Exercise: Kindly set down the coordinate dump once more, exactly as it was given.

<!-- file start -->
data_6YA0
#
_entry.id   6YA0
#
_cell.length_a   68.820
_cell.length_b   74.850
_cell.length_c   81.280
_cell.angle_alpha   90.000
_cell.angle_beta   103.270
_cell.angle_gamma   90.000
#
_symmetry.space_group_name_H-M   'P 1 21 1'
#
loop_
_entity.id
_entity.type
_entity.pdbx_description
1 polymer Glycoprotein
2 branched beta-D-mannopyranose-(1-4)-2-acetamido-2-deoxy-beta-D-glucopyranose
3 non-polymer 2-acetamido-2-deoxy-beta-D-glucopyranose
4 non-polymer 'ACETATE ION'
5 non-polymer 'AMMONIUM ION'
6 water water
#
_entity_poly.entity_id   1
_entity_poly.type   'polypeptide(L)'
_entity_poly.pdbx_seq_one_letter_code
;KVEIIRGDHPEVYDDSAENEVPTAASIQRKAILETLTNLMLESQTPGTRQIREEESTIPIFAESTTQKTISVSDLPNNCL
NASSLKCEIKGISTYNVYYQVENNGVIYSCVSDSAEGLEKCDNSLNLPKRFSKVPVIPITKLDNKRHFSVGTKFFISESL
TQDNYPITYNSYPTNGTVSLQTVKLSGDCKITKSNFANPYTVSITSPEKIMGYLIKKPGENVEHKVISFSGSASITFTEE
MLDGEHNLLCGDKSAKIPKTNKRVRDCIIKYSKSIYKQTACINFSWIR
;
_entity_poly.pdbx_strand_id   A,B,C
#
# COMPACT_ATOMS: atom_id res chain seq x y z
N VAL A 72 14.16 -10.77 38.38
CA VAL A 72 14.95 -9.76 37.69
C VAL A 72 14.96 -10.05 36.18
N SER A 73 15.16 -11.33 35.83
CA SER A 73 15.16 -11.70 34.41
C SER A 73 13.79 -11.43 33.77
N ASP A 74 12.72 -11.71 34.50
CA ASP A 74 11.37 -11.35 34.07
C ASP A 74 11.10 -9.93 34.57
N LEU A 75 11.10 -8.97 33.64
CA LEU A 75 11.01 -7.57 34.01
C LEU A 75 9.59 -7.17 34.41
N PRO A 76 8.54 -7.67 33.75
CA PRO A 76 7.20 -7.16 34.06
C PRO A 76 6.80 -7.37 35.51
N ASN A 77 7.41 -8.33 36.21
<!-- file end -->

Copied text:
data_6YA0
#
_entry.id   6YA0
#
_cell.length_a   68.820
_cell.length_b   74.850
_cell.length_c   81.280
_cell.angle_alpha   90.000
_cell.angle_beta   103.270
_cell.angle_gamma   90.000
#
_symmetry.space_group_name_H-M   'P 1 21 1'
#
loop_
_entity.id
_entity.type
_entity.pdbx_description
1 polymer Glycoprotein
2 branched beta-D-mannopyranose-(1-4)-2-acetamido-2-deoxy-beta-D-glucopyranose
3 non-polymer 2-acetamido-2-deoxy-beta-D-glucopyranose
4 non-polymer 'ACETATE ION'
5 non-polymer 'AMMONIUM ION'
6 water water
#
_entity_poly.entity_id   1
_entity_poly.type   'polypeptide(L)'
_entity_poly.pdbx_seq_one_letter_code
;KVEIIRGDHPEVYDDSAENEVPTAASIQRKAILETLTNLMLESQTPGTRQIREEESTIPIFAESTTQKTISVSDLPNNCL
NASSLKCEIKGISTYNVYYQVENNGVIYSCVSDSAEGLEKCDNSLNLPKRFSKVPVIPITKLDNKRHFSVGTKFFISESL
TQDNYPITYNSYPTNGTVSLQTVKLSGDCKITKSNFANPYTVSITSPEKIMGYLIKKPGENVEHKVISFSGSASITFTEE
MLDGEHNLLCGDKSAKIPKTNKRVRDCIIKYSKSIYKQTACINFSWIR
;
_entity_poly.pdbx_strand_id   A,B,C
#
# COMPACT_ATOMS: atom_id res chain seq x y z
N VAL A 72 14.16 -10.77 38.38
CA VAL A 72 14.95 -9.76 37.69
C VAL A 72 14.96 -10.05 36.18
N SER A 73 15.16 -11.33 35.83
CA SER A 73 15.16 -11.70 34.41
C SER A 73 13.79 -11.43 33.77
N ASP A 74 12.72 -11.71 34.50
CA ASP A 74 11.37 -11.35 34.07
C ASP A 74 11.10 -9.93 34.57
N LEU A 75 11.10 -8.97 33.64
CA LEU A 75 11.01 -7.57 34.01
C LEU A 75 9.59 -7.17 34.41
N PRO A 76 8.54 -7.67 33.75
CA PRO A 76 7.20 -7.16 34.06
C PRO A 76 6.80 -7.37 35.51
N ASN A 77 7.41 -8.33 36.21